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hammer
Intermediate Member
Username: hammer

Post Number: 191
Registered: 9-2009
Posted on Wednesday, August 01, 2012 - 6:48 pm:   Edit Post

After a year of dreaming of having an Alembic bass built for me while my son’s Further was under construction, the process has finally started. It was just too much for me to take watching him enjoy his guitar without having a new bass of my own.

Lots of thinking took place before I made the decision to go with one of the more traditional shapes and medium scale build. I considered the SC, Darling, and Balance K bodies. Though there are aspects of all of the Alembic body shapes that I appreciate, I do like the traditional look and I’m not a fan of long upper horns. The bass is therefore going to be a ¾ size Signature Deluxe with a Standard Omega Heart body (think Featured Custom Heart in Sonoma body type). The neck will be a maple/purpleheart sandwich with a central ebony laminate with side LEDS of course.

The core is going to be the traditional mahogany, and the top and back walnut. Since my current Distillate is already walnut, I needed to make something about this bass special so after consulting with Mica and Susan decided to go with Superb Crotch Walnut. I was a bit hesitant about not getting the look I wanted and tried to describe exactly what I desired.

True to form, however, the good people from Alembic came up with something that far exceeded my expectations and wildest dreams (see pics). Mica referred to the piece as having “high degree of crotchiness.”

Crotch Walnut
Top Wood Layout

The most difficult decision to make was whether to go with the continuous wood (which I really wanted) or brass backplates. Susan did her best to convince me that the wood was the way to go and though I love the look, attempting to stay within my budget was the challenge. After a lot of indecision and trying to sell (unsuccessfully so far) an expensive time trial/triathlon bike to help finance this aspect of the build (any small triathletes out there looking for a barely used bike) I ended up deciding on the brass. I guess it all came down to form versus function as I would have needed to give up either the ebony laminate or the side LEDs to pull off the wood backplates and I just couldn’t give up sound and functionality for an enhanced “coolness.” I realize that I’m probably talking about adding a pound to the bass this way but trade-offs sometimes have to be made.

The only other additions I’ve decided to include are 3-way Q switches and a FATBOY pick-up for the bridge.

Construction has just started and I’m already anxious to get my hands on it even though I know it’s going to be months before she’s in my hands.

(Message edited by davehouck on August 17, 2012)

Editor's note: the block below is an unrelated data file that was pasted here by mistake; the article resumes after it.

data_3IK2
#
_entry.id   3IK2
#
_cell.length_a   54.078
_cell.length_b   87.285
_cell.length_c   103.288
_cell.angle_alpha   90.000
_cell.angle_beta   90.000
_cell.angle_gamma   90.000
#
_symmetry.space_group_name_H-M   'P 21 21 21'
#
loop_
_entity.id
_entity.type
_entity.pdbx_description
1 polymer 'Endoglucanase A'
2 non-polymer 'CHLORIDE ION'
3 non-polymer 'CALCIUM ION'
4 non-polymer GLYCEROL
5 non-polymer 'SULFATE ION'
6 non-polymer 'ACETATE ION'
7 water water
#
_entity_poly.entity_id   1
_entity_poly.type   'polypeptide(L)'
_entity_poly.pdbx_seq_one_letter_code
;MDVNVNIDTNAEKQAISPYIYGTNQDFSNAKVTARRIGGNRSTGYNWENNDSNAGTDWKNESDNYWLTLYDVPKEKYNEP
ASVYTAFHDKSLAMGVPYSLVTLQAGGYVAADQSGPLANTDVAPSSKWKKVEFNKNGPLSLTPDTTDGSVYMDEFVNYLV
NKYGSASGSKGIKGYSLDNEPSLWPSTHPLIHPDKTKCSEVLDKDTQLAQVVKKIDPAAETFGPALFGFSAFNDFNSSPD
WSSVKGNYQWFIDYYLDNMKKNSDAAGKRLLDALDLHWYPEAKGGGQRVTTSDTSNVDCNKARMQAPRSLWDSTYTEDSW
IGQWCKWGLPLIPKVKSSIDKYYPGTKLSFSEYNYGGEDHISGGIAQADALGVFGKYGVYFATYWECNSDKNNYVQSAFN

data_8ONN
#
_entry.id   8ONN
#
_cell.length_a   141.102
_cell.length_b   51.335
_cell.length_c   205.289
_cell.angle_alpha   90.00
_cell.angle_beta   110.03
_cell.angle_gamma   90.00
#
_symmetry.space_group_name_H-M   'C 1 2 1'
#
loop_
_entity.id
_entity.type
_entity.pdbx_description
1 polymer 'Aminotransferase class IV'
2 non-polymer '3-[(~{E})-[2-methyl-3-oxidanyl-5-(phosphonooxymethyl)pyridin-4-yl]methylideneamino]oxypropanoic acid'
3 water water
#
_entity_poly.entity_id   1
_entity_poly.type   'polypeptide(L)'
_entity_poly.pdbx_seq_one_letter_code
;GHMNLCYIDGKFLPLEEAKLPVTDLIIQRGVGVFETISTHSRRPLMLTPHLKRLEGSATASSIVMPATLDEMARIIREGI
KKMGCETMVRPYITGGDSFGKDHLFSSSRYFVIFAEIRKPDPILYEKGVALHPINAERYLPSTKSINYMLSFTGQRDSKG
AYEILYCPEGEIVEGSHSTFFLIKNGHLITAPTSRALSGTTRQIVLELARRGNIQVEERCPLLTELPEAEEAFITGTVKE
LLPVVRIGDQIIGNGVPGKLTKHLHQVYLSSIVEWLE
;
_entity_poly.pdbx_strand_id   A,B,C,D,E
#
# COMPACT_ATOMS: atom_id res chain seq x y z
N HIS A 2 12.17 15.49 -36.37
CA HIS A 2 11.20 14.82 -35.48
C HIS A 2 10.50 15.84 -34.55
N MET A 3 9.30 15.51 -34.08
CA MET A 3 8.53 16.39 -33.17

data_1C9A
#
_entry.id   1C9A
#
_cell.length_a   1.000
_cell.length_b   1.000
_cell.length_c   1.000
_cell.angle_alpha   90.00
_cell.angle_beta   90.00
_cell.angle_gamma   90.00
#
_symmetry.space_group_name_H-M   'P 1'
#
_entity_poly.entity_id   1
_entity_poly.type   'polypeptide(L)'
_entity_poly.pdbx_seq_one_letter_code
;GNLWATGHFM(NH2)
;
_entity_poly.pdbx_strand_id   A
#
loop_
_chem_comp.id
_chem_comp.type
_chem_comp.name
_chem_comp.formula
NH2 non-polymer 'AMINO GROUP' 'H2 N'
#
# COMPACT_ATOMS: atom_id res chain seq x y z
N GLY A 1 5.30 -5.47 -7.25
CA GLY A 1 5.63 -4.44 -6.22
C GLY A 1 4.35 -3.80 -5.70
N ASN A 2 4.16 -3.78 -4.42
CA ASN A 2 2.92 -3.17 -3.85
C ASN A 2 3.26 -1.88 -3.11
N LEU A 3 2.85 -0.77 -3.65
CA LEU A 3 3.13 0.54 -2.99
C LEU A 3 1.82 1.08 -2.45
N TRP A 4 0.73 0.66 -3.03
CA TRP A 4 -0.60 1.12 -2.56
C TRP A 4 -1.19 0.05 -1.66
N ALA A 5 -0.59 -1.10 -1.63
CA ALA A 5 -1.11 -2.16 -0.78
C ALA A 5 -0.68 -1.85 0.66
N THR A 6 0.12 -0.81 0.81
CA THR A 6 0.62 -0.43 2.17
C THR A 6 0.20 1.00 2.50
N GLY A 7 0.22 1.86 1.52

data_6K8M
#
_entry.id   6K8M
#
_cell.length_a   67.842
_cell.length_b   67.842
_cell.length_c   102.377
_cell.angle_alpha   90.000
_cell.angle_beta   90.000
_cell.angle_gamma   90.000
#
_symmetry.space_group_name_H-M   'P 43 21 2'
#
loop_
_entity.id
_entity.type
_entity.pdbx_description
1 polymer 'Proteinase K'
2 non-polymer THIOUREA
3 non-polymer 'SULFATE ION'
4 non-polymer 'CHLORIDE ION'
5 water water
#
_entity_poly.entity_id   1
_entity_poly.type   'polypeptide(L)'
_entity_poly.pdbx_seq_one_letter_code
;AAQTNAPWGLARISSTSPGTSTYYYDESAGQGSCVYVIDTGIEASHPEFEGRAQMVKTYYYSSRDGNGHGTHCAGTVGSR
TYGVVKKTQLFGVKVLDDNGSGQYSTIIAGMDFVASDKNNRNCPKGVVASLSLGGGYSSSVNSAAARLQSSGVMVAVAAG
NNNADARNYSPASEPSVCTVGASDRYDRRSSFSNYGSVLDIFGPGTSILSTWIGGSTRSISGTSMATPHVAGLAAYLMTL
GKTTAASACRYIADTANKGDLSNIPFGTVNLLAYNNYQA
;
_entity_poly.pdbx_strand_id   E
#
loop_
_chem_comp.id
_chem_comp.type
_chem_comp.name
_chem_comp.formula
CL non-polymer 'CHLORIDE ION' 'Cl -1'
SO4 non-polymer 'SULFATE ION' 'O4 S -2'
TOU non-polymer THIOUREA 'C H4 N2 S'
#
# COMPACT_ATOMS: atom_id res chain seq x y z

artswork99
Moderator
Username: artswork99

Post Number: 1771
Registered: 7-2007
Posted on Wednesday, August 01, 2012 - 7:26 pm:   Edit Post

Congratulations Brian, enjoy the build!
jacko
Senior Member
Username: jacko

Post Number: 3226
Registered: 10-2002
Posted on Thursday, August 02, 2012 - 4:29 am:   Edit Post

congrats brian. That's a fantastic piece of walnut. One of my dreams is to have a walnut Alembic. Someday....

Graeme
hammer
Intermediate Member
Username: hammer

Post Number: 194
Registered: 9-2009
Posted on Friday, August 03, 2012 - 6:36 am:   Edit Post

Just sold the expensive TT bike and now trying to decide (quickly since work will be held up) whether to spring for the crotch walnut back and continuous wood backplates.

I had originally ordered flame walnut and brass plates for the back in order to save a bit of $$$) and because Susan indicated that the wood gods would smote me if I tried to put anything but the wood backplates on a piece of walnut as beautiful as what the folks at Alembic had found for the top.

Trying to figure out if the upcharges ($750 for the plates and another $600-700 for the Crotch versus the flame walnut) are worth it (I could always use the saved $$$ to upgrade my rig). For those who have had both brass and continuous wood versions of the backplates...will I really feel the difference in weight? and do those who have sprung for the extra $$$ necessary to match the front and back body laminates think it was worth the extra cash?

One additional thing...How does one get a build thread going and if I do...is it going to drive me crazy while I'm waiting for my instrument?
jacko
Senior Member
Username: jacko

Post Number: 3228
Registered: 10-2002
Posted on Friday, August 03, 2012 - 6:49 am:   Edit Post

I can't comment on the weight issue but if I ever do manage to have a walnut bass built it'll be bookmatched front and back with continuous wood backplates, pickup covers and truss rod covers. I reckon it would be a real shame to interrupt the wood you posted at the top of this thread.
As for a FTC thread, you could email Mica asking for one (if she hasn't already seen this thread).

Graeme
tubeperson
Advanced Member
Username: tubeperson

Post Number: 346
Registered: 5-2005
Posted on Friday, August 03, 2012 - 6:58 am:   Edit Post

A crotch is always nice to grab, as long as it is not your own (and the person being grabbed is to your liking). Always get continuous matching back plates. If you want the wood so badly, why miss out on some of it. That cannot be easily matched up later. If you do not want those pieces, I will contact Mica and purchase them just to hold them for you (at an inflated price of course as a teaching lesson). Good luck and great wood, great crotch etc. Oh no, Moderator alert!!!!!